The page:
Dropbox and Uber are worth billions but are very fragile

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In an interview with WIRED this past fall, Dropbox co-founder Drew Houston acknowledged that his company has almost no margin for error. If Dropbox accidentally destroyed just one person’s file, he said, it could erode the trust of all its users. “This is like the same sort of genre of problem as the code that you use to fly an airplane. Even if it’s a little bug, it’s a big problem.”

The risk for Dropbox is that at its core, it essentially does only one thing: It syncs your files across all your devices. On the one hand, this single-mindedness has brought Dropbox its tremendous success. Founded in 2007, the company concentrates on doing thing and doing it well. But that strength is also its greatest vulnerability — Dropbox is not diversified. Many other companies large and small now offer much the same service. If Dropbox loses your trust by messing up the one thing you thought it did best, you could easily switch your allegiance to another company.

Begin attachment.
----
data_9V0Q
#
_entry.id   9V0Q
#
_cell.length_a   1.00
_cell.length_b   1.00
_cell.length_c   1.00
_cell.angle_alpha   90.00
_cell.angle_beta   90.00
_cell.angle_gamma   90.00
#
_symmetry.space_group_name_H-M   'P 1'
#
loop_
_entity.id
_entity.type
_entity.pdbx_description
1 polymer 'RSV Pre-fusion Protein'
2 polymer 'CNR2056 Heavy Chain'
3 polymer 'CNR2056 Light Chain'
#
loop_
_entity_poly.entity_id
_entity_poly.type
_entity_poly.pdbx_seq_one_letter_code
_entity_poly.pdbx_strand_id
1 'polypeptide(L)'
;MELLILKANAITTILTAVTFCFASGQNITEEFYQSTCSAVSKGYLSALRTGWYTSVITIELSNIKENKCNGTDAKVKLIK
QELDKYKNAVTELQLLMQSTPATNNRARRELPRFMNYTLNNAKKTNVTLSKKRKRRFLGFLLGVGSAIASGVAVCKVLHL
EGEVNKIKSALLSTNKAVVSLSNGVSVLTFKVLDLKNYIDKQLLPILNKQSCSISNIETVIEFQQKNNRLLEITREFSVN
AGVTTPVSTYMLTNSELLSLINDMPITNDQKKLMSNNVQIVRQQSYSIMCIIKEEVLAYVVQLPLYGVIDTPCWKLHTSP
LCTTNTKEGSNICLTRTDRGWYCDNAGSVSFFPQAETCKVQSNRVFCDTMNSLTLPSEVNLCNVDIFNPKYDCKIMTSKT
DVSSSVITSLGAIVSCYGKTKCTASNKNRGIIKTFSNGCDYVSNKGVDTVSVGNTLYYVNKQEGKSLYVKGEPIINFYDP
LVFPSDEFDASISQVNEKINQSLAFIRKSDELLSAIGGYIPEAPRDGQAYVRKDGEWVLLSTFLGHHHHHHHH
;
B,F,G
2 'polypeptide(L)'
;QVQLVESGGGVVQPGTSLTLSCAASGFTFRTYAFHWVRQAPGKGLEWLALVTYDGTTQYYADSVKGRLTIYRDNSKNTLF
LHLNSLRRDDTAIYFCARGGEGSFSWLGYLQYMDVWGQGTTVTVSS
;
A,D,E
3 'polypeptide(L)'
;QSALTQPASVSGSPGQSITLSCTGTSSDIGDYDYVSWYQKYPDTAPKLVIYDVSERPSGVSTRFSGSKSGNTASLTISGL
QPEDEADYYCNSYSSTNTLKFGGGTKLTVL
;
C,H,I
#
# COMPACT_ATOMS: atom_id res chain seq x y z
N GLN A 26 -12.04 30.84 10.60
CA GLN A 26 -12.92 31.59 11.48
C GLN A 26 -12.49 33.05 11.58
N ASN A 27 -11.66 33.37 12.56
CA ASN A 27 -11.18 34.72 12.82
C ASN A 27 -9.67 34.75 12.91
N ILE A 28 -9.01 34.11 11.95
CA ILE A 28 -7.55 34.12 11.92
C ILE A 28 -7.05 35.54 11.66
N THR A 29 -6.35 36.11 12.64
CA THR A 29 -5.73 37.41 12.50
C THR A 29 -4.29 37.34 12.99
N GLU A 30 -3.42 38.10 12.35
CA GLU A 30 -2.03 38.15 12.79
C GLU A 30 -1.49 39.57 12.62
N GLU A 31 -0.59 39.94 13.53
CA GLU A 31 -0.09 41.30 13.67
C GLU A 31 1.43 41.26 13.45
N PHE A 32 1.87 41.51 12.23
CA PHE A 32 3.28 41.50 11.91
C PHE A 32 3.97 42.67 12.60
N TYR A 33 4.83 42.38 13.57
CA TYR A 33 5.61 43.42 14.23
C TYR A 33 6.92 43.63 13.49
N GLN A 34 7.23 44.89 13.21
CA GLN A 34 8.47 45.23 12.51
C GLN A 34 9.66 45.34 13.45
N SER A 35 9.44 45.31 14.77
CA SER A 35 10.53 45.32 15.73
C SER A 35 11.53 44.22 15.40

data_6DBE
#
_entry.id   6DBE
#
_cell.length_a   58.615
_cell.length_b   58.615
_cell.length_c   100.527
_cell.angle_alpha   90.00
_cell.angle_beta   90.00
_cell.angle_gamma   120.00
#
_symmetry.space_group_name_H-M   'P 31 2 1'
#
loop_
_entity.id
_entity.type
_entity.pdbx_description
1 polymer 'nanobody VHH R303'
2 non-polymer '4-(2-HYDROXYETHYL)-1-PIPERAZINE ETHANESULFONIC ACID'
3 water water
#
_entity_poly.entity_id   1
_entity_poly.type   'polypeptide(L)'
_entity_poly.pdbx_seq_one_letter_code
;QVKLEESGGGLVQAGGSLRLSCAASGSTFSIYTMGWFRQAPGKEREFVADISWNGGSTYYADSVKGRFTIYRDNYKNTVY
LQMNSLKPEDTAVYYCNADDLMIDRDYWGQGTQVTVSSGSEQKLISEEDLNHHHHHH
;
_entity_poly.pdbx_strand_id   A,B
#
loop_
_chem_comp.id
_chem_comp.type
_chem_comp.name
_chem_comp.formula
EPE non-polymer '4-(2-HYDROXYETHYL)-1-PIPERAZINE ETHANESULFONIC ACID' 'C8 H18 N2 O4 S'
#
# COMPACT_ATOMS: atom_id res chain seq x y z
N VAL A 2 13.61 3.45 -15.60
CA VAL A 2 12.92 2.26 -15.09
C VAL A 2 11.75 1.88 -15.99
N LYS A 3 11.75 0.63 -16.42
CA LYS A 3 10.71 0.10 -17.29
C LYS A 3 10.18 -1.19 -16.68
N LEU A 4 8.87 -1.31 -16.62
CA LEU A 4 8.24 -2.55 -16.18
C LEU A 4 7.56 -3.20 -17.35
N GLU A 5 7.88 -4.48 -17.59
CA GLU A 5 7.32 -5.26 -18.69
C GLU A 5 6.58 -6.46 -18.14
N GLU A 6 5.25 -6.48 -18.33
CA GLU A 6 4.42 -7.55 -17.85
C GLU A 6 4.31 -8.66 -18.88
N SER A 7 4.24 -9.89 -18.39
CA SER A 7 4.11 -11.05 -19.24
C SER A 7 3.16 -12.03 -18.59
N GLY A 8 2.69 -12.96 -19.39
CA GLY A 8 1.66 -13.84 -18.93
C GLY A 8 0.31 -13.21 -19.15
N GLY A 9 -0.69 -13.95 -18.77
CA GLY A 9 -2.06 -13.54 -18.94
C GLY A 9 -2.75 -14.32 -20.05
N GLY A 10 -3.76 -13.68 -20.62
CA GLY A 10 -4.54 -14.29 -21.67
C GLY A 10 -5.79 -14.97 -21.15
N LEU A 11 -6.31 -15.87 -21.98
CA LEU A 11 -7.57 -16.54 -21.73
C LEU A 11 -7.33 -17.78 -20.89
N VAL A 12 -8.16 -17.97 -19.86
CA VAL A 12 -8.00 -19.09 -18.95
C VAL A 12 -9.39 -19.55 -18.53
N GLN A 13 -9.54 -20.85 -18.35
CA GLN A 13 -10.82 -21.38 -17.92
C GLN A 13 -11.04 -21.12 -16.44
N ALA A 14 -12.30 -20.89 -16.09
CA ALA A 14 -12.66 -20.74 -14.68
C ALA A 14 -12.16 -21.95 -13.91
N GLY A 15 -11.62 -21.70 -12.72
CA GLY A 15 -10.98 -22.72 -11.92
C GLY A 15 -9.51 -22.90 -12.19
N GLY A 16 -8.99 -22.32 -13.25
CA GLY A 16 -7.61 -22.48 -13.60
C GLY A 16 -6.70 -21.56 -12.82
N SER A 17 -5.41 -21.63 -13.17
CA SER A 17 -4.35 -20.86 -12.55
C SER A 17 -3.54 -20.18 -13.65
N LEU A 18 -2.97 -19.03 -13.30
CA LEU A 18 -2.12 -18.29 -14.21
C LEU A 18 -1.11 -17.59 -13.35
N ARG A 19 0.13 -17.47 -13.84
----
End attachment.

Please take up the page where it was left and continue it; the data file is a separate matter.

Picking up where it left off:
Uber, the ride-sharing startup, is facing its own moment of crisis. Over the past months, many people — and many news stories — have complained about the company’s “surge pricing,” where it raises fares during times when lots of people want a ride, such as during snowstorms and over holidays. Now, a different kind of anger has surfaced: Paris-based blog Rude Baguette reports that, in France, protestors are attacking Uber cars, throwing eggs, slashing tires, and breaking windows. Uber confirmed the attacks.

~ Marcus Wohlsen Wired.com


Better think about expanding into other services or merge with one of the really BIG guys.